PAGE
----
Privacy International files legal challenge against UK government over mass surveillance programmes
In the wake of revelations that the UK Government is accessing wide-ranging intelligence information from the US and is conducting mass surveillance on citizens across the UK, Privacy International today commenced legal action against the Government, charging that the expansive spying regime is seemingly operated outside of the rule of law, lacks any accountability, and is neither necessary nor proportionate.
The claim, filed in the Investigatory Powers Tribunal (IPT), challenges the UK Government on two fronts. Firstly, for the failure to have a publicly accessible legal framework in which communications data of those located in the UK is accessed after obtained and passed on by the US National Security Agency through the Prism programme. Secondly, for the indiscriminate interception and storing of huge amounts of data via tapping undersea fibre optic cables through the Tempora programme.
Dinah Rose QC and Ben Jaffey from Blackstone Chambers and Dan Squires from Matrix Chambers were instructed by Bhatt Murphy Solicitors who are acting for Privacy International.
Reports state that the UK had access to the Prism programme since at least June 2010, and has generated 197 intelligence reports from the system in 2012. Without a legal framework, which would allow citizens to know the circumstances in which such spying would take place, the Government effectively runs a secret surveillance regime, making it nearly impossible to hold them accountable for any potential abuses. The absence of this legal framework appears to be in breach of the European Convention of Human Rights, Article 8, which provides the right to privacy and personal communications, and Article 10, which provides the right to freedom of expression.
Eric King, Head of Research at Privacy International said:
One of the underlying tenets of law in a democratic society is the accessibility and foreseeability of a law. If there is no way for citizens to know of the existence, interpretation, or execution of a law, then the law is effectively secret. And secret law is not law. It is a fundamental breach of the social contract if the Government can operate with unrestrained power in such an arbitrary fashion.
Mass, indiscriminate surveillance of this kind goes against the most basic fundamental human rights to privacy. The scope and scale of this program, which monitors the entire British public and much of the world, cannot be justified as necessary and proportionate."
Bhatt Murphy Solicitors said:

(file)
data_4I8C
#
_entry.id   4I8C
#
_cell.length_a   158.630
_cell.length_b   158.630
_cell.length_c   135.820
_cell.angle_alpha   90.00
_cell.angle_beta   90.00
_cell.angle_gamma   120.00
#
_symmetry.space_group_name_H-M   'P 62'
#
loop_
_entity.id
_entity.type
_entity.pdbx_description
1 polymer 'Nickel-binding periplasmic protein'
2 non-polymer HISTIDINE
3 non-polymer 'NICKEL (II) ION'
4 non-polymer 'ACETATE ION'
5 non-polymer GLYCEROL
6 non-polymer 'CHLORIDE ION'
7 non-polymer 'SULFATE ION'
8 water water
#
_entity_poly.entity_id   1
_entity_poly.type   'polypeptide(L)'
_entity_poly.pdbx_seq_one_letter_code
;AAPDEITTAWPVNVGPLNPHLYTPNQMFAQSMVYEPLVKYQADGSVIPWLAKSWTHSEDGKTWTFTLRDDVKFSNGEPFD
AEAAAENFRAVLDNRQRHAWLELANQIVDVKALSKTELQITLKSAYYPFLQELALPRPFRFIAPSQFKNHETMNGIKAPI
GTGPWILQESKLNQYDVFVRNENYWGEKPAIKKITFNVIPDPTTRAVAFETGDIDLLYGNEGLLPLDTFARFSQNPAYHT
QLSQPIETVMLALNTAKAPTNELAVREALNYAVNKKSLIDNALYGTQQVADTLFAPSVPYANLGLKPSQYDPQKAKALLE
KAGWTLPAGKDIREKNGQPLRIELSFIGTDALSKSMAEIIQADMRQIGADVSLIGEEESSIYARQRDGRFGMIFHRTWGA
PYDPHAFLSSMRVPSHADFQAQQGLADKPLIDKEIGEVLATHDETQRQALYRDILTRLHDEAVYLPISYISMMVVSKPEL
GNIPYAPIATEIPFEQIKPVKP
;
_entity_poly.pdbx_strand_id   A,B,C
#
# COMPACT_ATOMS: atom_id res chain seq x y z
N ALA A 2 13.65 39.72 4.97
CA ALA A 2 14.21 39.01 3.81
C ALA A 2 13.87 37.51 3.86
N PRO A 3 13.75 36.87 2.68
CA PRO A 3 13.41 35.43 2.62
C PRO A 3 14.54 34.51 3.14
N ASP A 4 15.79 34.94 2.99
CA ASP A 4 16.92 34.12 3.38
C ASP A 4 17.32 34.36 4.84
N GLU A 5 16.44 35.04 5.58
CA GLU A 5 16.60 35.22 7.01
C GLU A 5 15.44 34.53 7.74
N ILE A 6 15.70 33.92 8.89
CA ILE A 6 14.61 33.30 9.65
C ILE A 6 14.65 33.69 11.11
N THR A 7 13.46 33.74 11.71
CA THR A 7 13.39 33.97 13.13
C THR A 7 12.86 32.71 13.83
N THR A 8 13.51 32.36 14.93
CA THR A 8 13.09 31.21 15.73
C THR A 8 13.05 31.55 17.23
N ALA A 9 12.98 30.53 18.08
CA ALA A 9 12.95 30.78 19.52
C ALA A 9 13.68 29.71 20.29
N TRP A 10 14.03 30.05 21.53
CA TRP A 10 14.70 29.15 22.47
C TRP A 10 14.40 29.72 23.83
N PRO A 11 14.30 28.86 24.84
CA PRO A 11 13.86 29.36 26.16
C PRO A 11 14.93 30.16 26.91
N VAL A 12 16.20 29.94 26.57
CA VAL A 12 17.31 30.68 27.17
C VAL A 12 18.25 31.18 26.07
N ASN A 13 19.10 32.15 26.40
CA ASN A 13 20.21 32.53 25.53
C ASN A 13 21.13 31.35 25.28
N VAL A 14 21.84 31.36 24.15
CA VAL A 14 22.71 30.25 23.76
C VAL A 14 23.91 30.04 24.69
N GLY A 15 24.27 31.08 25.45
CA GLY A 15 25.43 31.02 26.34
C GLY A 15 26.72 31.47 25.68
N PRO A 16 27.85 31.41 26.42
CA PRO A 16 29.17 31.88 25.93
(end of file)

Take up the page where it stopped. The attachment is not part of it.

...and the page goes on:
The UK authorities have been engaged in a regime of surveillance which amounts to a serious and unjustifiable violation of the rule of law: it breaches EU law, and it breaches the rights of the citizen to freedom of expression and privacy as protected by the Human Rights Act.”
Additionally, Privacy International is challenging the Government's Tempora operation, a programme that reportedly secretly conducts mass surveillance by tapping fibre optic cables, giving the Government access to huge amounts of data on both innocent citizens and targeted suspects. Tempora is the name of a core programme within Mastering the Internet, designed to intercept internet traffic that flows through the undersea fibre-optic cables that land in the UK. It is reported that the GCHQ project has, since 2008, steadily been building capability and now claims to provide the “biggest internet access” of any intelligence agency in the Five Eyes alliance of eavesdropping agencies in the United Kingdom, the United States, Canada, Australia, and New Zealand. According to the Guardian, in 2011 “more than 39bn events in a 24-hour period” were recorded producing “larger amounts of metadata collection than the NSA".
The Tempora programme by its very nature appears to violate the underlying requirement for interception, which requires that surveillance is both necessary and proportionate under the Regulation of Investigatory Powers Act 2000 (RIPA).
While Privacy International intended to file the Prism claim in the Administrative Court, which would have made the proceedings public, Government lawyers, upon receiving notice of our intention, vociferously notified us that we could not bring such a claim in the Administrative Court. Rather, the claim has been forced to be filed with the IPT, a secret tribunal that does not make its proceeding public or have to justify reasons for its decisions.